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  • Writer's pictureLisa Smith

10 Signs of Low Vitamin D

Updated: Jun 4

woman sunbathing

10 Signs of Low Vitamin D According to The Experts

In this blog post, we're shining a light on a nutrient that holds a special place in our well-being – vitamin D. Fondly referred to as the "sunshine vitamin," it's not just about lifting our spirits; it plays a pivotal role in our bones, immunity, and overall vitality. Here are 10 subtle signals that might be your body's way of asking for a vitamin D boost.

Vitamin D is Potent!

Vitamin D isn't your average nutrient; it's a potent hormone synthesised in response to sun exposure. Unlike its counterparts that often come from our diet, vitamin D takes form in our skin with a little help from sunlight. Its primary duty? Regulating calcium and phosphorus levels, the dynamic duo behind strong bones, efficient muscles, and a resilient immune system.

10 Subtle Clues of Possible Vitamin D Deficiency:

  1. Mood Problems: Feeling blue? Emerging research draws connections between low vitamin D levels and mood imbalances like depression, anxiety, mood swings, and irritability.

  2. Bone Health: Imagine your bones as delicate sculptures that need a sturdy foundation. Vitamin D deficiency can weaken this foundation, causing low bone density and fractures even from minor stress.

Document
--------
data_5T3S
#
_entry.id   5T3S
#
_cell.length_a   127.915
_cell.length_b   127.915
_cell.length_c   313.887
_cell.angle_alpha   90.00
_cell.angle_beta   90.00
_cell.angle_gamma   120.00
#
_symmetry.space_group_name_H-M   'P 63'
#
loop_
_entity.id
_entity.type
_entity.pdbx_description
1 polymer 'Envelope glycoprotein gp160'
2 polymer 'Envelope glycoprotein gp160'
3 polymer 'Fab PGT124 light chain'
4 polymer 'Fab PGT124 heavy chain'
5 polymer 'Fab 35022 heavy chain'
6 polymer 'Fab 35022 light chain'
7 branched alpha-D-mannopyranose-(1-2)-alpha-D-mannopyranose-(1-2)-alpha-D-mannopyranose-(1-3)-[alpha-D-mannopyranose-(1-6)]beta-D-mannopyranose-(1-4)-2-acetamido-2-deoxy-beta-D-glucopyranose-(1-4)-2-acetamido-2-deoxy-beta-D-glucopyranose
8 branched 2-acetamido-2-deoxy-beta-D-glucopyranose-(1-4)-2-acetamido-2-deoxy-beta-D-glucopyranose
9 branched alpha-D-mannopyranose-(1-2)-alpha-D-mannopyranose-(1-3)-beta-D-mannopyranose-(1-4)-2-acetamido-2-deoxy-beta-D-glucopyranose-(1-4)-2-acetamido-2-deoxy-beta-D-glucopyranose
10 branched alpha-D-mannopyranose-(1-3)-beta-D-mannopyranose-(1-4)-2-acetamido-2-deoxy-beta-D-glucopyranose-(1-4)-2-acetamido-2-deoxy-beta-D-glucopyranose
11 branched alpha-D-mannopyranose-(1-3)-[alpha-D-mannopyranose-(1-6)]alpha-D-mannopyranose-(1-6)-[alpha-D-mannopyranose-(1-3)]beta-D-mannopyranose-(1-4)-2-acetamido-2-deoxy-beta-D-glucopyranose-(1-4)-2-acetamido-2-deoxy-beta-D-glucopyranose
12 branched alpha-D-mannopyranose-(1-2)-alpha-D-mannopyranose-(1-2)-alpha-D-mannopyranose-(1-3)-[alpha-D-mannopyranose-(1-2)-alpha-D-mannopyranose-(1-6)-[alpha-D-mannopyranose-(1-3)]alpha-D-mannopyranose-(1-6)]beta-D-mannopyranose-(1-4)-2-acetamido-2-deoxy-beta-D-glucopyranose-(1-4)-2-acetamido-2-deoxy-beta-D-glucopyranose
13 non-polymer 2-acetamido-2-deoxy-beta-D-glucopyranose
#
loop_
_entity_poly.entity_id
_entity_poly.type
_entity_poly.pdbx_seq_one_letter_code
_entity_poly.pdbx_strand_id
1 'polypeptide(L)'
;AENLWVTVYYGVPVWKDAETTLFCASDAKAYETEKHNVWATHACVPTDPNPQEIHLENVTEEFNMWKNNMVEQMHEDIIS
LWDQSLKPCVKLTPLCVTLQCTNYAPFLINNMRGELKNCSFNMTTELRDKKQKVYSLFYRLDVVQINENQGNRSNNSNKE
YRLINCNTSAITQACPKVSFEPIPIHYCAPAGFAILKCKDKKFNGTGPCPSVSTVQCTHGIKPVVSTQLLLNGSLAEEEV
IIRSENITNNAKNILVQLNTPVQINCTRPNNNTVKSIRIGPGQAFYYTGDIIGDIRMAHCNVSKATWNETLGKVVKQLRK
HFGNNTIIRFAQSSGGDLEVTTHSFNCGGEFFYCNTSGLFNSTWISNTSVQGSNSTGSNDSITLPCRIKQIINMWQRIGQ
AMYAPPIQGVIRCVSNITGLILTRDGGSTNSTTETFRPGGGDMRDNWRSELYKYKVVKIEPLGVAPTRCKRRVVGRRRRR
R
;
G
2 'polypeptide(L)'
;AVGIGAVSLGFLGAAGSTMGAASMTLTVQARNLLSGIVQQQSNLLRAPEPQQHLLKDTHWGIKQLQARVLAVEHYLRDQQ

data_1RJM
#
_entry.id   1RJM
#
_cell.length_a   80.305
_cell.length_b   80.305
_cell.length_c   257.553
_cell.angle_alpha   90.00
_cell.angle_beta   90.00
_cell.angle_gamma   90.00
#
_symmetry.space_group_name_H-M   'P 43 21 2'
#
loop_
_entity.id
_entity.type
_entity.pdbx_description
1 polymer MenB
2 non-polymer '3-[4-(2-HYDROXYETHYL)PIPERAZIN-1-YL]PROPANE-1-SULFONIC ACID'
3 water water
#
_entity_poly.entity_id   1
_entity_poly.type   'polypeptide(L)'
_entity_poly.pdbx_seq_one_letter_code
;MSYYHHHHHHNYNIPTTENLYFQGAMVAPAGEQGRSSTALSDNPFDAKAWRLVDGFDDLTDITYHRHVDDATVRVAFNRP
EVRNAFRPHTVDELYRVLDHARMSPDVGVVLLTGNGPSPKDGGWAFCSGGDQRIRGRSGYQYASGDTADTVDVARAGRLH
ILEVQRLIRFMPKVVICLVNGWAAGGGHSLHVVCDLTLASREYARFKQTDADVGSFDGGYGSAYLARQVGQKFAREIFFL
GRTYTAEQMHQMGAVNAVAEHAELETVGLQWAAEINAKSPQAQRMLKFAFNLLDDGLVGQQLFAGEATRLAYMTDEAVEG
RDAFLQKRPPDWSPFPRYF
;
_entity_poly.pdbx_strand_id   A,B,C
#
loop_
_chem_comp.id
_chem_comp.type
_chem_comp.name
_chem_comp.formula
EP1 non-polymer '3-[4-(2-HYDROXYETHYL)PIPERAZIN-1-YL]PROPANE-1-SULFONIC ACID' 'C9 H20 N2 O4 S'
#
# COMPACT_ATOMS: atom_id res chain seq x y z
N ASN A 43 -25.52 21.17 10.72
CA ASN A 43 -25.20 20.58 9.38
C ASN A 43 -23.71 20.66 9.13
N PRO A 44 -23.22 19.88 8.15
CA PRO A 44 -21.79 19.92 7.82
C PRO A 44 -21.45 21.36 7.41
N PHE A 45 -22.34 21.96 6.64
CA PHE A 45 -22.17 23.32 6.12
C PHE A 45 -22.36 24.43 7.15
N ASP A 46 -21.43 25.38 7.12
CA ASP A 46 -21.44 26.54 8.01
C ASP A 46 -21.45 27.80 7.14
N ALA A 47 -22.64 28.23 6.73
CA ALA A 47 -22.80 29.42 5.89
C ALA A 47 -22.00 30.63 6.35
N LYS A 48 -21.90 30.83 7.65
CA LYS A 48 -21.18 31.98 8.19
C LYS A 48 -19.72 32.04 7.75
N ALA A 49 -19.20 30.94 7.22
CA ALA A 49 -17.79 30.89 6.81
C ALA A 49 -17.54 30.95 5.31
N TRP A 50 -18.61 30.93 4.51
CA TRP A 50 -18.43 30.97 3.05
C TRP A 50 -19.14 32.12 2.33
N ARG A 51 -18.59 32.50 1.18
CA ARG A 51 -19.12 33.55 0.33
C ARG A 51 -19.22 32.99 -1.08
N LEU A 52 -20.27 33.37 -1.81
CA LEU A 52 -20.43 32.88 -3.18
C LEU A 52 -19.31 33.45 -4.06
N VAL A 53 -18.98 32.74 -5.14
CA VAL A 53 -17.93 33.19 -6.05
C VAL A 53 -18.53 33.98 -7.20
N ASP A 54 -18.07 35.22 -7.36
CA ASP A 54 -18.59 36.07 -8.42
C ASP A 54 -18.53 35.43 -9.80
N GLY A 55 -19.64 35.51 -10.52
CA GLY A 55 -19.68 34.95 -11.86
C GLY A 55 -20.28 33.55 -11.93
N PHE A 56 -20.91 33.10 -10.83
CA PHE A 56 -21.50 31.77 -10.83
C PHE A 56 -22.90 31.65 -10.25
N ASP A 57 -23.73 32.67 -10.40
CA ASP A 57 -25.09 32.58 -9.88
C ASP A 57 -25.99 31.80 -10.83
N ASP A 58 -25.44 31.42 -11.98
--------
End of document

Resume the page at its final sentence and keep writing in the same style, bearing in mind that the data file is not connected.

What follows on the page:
3. Energy Drain: If you're hitting an energy slump too often, your vitamin D status could be to blame. This nutrient is your body's energy conductor, and insufficient levels might result in prolonged fatigue.

  4. Muscle Mysteries: Has your body ever staged a muscle cramp show without your consent? Vitamin D insufficiency might be at the heart of this performance. Weakness, cramps, and discomfort are common cues.

  5. Joint Aches: Persistent joint discomfort, especially in the back and knees, could point to low vitamin D levels. The vitamin's anti-inflammatory prowess plays a role in maintaining joint health.

  6. Glucose Rollercoaster: Those post-lunch energy crashes can be akin to slamming into a brick wall. Vitamin D influences insulin sensitivity, which impacts blood sugar regulation. Fluctuating energy levels may indicate a deficiency.

  7. Immunity Issues: Your immune system relies on vitamin D like a trusty guardian. Inadequate levels can weaken this defence mechanism, leaving you more susceptible to infections and illnesses.